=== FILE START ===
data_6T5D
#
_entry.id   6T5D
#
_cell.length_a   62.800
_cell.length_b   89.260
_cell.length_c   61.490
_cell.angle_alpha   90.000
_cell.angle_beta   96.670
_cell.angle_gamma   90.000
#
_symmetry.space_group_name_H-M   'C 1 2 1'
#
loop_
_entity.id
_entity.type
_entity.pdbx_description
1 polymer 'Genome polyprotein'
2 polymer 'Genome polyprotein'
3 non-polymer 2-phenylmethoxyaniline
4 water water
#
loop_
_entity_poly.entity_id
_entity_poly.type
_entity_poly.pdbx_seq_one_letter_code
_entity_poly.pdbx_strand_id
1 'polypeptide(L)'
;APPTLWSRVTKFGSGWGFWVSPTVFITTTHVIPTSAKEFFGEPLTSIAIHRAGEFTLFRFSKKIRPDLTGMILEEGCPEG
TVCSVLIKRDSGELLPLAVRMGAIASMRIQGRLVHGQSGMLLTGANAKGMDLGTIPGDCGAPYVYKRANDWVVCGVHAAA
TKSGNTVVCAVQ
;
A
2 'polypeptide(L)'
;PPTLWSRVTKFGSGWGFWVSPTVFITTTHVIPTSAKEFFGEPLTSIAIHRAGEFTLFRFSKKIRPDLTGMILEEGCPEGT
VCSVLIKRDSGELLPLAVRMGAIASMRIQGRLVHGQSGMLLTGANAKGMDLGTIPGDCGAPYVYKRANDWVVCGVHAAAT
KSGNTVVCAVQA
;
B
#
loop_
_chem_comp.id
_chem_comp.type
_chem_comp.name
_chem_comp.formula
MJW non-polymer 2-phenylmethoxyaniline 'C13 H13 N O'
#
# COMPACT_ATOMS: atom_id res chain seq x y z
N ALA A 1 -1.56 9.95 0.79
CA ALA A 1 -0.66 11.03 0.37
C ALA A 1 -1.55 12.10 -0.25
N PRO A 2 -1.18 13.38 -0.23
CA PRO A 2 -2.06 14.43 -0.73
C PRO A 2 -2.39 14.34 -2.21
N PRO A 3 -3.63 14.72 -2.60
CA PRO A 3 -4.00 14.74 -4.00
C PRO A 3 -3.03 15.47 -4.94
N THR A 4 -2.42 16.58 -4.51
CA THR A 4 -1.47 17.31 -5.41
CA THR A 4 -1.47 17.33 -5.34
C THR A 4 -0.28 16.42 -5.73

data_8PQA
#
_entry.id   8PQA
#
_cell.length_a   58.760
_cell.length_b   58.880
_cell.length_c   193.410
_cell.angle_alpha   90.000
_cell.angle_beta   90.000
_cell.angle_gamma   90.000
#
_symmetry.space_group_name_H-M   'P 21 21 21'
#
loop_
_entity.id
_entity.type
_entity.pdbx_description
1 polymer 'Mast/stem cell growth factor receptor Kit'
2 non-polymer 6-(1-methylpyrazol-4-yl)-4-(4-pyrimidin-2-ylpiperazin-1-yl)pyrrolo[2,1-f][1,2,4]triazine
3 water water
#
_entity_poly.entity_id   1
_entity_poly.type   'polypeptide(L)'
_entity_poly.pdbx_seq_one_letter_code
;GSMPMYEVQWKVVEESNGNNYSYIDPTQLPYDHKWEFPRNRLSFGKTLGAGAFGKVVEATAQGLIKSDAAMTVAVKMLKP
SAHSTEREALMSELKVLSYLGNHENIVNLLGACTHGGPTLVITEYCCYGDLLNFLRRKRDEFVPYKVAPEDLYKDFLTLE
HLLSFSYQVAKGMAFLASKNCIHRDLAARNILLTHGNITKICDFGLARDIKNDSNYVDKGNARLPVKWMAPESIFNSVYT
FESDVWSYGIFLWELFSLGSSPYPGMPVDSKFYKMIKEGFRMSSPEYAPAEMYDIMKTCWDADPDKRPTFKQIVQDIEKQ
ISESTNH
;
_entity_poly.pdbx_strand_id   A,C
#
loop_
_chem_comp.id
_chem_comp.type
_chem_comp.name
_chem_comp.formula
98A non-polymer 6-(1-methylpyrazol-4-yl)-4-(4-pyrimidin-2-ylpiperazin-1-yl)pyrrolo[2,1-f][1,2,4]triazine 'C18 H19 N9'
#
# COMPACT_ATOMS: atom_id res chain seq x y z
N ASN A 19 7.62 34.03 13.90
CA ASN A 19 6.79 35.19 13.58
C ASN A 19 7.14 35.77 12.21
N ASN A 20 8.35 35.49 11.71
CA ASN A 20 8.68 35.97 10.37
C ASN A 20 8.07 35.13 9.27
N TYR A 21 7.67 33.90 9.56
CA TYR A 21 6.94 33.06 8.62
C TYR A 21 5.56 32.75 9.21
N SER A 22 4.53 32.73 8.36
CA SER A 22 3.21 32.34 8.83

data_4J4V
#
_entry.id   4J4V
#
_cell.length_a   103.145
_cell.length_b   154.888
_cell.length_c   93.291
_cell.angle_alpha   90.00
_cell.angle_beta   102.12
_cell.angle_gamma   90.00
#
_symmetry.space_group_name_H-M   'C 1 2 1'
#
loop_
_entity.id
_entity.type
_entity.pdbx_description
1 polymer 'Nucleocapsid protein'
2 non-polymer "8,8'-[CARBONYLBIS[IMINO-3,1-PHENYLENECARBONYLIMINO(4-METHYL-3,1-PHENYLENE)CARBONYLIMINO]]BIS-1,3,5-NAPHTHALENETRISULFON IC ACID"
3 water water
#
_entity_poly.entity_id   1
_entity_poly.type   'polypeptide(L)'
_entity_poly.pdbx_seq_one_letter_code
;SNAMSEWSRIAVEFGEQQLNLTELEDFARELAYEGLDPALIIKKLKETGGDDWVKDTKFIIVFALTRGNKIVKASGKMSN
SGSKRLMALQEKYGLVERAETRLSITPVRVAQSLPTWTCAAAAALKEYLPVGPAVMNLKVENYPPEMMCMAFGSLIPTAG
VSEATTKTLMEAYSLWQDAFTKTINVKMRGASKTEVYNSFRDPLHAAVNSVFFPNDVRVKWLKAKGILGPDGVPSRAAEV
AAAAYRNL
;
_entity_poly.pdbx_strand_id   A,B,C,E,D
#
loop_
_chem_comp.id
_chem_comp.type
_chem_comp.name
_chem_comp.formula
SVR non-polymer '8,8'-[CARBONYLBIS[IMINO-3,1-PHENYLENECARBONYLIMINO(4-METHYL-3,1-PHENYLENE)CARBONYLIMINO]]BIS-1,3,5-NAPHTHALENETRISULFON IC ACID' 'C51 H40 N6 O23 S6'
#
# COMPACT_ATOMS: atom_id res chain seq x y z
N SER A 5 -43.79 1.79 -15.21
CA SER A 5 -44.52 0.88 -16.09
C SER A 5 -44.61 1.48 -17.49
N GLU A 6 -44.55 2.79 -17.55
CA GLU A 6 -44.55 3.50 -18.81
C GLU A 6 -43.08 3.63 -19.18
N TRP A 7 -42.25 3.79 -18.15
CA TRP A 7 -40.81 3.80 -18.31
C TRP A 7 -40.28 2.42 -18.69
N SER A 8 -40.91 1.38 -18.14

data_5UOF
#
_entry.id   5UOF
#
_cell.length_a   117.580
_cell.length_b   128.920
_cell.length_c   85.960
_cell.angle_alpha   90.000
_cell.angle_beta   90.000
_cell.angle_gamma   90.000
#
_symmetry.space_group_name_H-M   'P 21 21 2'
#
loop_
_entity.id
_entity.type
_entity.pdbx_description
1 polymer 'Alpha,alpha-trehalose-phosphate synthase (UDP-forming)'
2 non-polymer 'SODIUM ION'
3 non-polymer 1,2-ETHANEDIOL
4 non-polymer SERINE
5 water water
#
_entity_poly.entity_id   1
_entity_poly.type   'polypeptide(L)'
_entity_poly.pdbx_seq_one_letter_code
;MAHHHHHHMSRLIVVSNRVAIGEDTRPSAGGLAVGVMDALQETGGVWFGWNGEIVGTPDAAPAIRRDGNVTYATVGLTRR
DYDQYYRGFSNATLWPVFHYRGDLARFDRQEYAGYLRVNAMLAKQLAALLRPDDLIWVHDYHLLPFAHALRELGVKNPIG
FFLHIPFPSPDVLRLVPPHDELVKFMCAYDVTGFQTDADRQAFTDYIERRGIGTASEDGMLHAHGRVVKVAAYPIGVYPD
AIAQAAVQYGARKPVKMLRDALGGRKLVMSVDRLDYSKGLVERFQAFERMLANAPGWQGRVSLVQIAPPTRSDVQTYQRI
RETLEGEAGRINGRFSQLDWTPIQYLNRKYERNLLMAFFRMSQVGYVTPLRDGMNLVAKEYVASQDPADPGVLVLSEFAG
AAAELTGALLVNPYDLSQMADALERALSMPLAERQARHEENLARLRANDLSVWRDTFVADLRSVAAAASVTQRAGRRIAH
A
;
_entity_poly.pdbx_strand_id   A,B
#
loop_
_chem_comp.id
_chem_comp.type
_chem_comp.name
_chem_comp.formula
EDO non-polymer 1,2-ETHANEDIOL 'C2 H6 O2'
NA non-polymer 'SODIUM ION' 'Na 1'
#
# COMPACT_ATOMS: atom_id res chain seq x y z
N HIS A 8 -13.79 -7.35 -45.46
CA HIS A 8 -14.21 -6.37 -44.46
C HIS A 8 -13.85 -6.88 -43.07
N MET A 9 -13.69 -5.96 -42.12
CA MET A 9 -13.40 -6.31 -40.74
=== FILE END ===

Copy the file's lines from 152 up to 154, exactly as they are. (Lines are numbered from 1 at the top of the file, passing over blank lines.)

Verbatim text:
N SER A 5 -43.79 1.79 -15.21
CA SER A 5 -44.52 0.88 -16.09
C SER A 5 -44.61 1.48 -17.49